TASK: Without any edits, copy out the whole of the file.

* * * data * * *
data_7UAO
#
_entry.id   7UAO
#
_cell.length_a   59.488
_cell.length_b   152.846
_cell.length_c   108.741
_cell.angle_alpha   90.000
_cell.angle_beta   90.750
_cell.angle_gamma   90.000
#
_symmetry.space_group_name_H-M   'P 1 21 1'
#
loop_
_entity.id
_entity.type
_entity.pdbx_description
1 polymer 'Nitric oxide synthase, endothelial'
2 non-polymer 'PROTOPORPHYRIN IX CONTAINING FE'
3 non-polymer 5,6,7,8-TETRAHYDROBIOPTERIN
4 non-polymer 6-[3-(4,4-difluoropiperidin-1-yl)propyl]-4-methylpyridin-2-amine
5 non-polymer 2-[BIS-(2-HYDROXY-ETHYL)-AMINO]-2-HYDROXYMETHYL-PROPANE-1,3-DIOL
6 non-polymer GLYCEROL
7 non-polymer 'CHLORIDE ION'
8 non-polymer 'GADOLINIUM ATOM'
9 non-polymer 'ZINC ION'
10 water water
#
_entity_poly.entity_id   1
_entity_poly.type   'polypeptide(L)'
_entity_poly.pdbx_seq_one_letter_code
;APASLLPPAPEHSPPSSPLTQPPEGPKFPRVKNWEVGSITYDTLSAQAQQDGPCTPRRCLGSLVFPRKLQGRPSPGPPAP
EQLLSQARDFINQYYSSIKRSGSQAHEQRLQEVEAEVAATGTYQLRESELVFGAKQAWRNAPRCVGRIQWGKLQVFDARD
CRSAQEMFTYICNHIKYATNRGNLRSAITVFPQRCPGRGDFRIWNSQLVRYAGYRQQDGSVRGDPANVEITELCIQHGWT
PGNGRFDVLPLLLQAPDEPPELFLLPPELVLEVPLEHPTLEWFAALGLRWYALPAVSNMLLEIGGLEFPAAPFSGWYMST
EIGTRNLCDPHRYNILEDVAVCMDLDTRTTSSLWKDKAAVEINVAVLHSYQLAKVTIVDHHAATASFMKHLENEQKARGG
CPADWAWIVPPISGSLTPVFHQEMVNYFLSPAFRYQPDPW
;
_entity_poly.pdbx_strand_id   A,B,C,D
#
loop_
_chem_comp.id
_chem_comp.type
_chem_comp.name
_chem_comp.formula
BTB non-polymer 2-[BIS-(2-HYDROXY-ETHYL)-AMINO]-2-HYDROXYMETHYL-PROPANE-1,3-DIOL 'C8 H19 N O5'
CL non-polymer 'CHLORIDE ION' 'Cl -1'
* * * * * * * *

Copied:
data_7UAO
#
_entry.id   7UAO
#
_cell.length_a   59.488
_cell.length_b   152.846
_cell.length_c   108.741
_cell.angle_alpha   90.000
_cell.angle_beta   90.750
_cell.angle_gamma   90.000
#
_symmetry.space_group_name_H-M   'P 1 21 1'
#
loop_
_entity.id
_entity.type
_entity.pdbx_description
1 polymer 'Nitric oxide synthase, endothelial'
2 non-polymer 'PROTOPORPHYRIN IX CONTAINING FE'
3 non-polymer 5,6,7,8-TETRAHYDROBIOPTERIN
4 non-polymer 6-[3-(4,4-difluoropiperidin-1-yl)propyl]-4-methylpyridin-2-amine
5 non-polymer 2-[BIS-(2-HYDROXY-ETHYL)-AMINO]-2-HYDROXYMETHYL-PROPANE-1,3-DIOL
6 non-polymer GLYCEROL
7 non-polymer 'CHLORIDE ION'
8 non-polymer 'GADOLINIUM ATOM'
9 non-polymer 'ZINC ION'
10 water water
#
_entity_poly.entity_id   1
_entity_poly.type   'polypeptide(L)'
_entity_poly.pdbx_seq_one_letter_code
;APASLLPPAPEHSPPSSPLTQPPEGPKFPRVKNWEVGSITYDTLSAQAQQDGPCTPRRCLGSLVFPRKLQGRPSPGPPAP
EQLLSQARDFINQYYSSIKRSGSQAHEQRLQEVEAEVAATGTYQLRESELVFGAKQAWRNAPRCVGRIQWGKLQVFDARD
CRSAQEMFTYICNHIKYATNRGNLRSAITVFPQRCPGRGDFRIWNSQLVRYAGYRQQDGSVRGDPANVEITELCIQHGWT
PGNGRFDVLPLLLQAPDEPPELFLLPPELVLEVPLEHPTLEWFAALGLRWYALPAVSNMLLEIGGLEFPAAPFSGWYMST
EIGTRNLCDPHRYNILEDVAVCMDLDTRTTSSLWKDKAAVEINVAVLHSYQLAKVTIVDHHAATASFMKHLENEQKARGG
CPADWAWIVPPISGSLTPVFHQEMVNYFLSPAFRYQPDPW
;
_entity_poly.pdbx_strand_id   A,B,C,D
#
loop_
_chem_comp.id
_chem_comp.type
_chem_comp.name
_chem_comp.formula
BTB non-polymer 2-[BIS-(2-HYDROXY-ETHYL)-AMINO]-2-HYDROXYMETHYL-PROPANE-1,3-DIOL 'C8 H19 N O5'
CL non-polymer 'CHLORIDE ION' 'Cl -1'